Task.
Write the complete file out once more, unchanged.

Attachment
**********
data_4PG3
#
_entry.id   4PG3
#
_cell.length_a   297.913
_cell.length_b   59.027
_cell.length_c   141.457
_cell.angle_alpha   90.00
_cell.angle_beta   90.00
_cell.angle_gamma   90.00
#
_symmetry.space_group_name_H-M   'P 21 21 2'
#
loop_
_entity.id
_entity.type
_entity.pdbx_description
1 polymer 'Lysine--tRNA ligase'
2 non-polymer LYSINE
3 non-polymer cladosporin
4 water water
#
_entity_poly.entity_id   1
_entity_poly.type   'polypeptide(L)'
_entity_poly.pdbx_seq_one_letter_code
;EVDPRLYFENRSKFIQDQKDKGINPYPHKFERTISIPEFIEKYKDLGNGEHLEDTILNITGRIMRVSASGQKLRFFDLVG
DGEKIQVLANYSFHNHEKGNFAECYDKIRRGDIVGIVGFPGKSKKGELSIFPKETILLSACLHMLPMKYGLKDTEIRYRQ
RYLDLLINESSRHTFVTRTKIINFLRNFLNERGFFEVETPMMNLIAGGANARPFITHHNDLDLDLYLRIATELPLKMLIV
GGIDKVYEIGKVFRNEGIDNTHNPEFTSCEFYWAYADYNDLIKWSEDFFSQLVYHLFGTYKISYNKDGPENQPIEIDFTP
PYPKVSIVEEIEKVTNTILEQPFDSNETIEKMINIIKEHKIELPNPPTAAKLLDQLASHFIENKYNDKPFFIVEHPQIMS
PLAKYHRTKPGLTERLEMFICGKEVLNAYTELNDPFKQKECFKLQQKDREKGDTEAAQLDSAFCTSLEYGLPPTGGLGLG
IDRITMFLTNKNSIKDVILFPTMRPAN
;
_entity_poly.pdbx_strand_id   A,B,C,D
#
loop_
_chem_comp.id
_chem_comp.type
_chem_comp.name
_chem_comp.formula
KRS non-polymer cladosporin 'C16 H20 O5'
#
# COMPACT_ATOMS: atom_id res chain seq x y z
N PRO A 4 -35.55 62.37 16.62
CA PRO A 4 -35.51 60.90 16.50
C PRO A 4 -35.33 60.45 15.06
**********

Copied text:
data_4PG3
#
_entry.id   4PG3
#
_cell.length_a   297.913
_cell.length_b   59.027
_cell.length_c   141.457
_cell.angle_alpha   90.00
_cell.angle_beta   90.00
_cell.angle_gamma   90.00
#
_symmetry.space_group_name_H-M   'P 21 21 2'
#
loop_
_entity.id
_entity.type
_entity.pdbx_description
1 polymer 'Lysine--tRNA ligase'
2 non-polymer LYSINE
3 non-polymer cladosporin
4 water water
#
_entity_poly.entity_id   1
_entity_poly.type   'polypeptide(L)'
_entity_poly.pdbx_seq_one_letter_code
;EVDPRLYFENRSKFIQDQKDKGINPYPHKFERTISIPEFIEKYKDLGNGEHLEDTILNITGRIMRVSASGQKLRFFDLVG
DGEKIQVLANYSFHNHEKGNFAECYDKIRRGDIVGIVGFPGKSKKGELSIFPKETILLSACLHMLPMKYGLKDTEIRYRQ
RYLDLLINESSRHTFVTRTKIINFLRNFLNERGFFEVETPMMNLIAGGANARPFITHHNDLDLDLYLRIATELPLKMLIV
GGIDKVYEIGKVFRNEGIDNTHNPEFTSCEFYWAYADYNDLIKWSEDFFSQLVYHLFGTYKISYNKDGPENQPIEIDFTP
PYPKVSIVEEIEKVTNTILEQPFDSNETIEKMINIIKEHKIELPNPPTAAKLLDQLASHFIENKYNDKPFFIVEHPQIMS
PLAKYHRTKPGLTERLEMFICGKEVLNAYTELNDPFKQKECFKLQQKDREKGDTEAAQLDSAFCTSLEYGLPPTGGLGLG
IDRITMFLTNKNSIKDVILFPTMRPAN
;
_entity_poly.pdbx_strand_id   A,B,C,D
#
loop_
_chem_comp.id
_chem_comp.type
_chem_comp.name
_chem_comp.formula
KRS non-polymer cladosporin 'C16 H20 O5'
#
# COMPACT_ATOMS: atom_id res chain seq x y z
N PRO A 4 -35.55 62.37 16.62
CA PRO A 4 -35.51 60.90 16.50
C PRO A 4 -35.33 60.45 15.06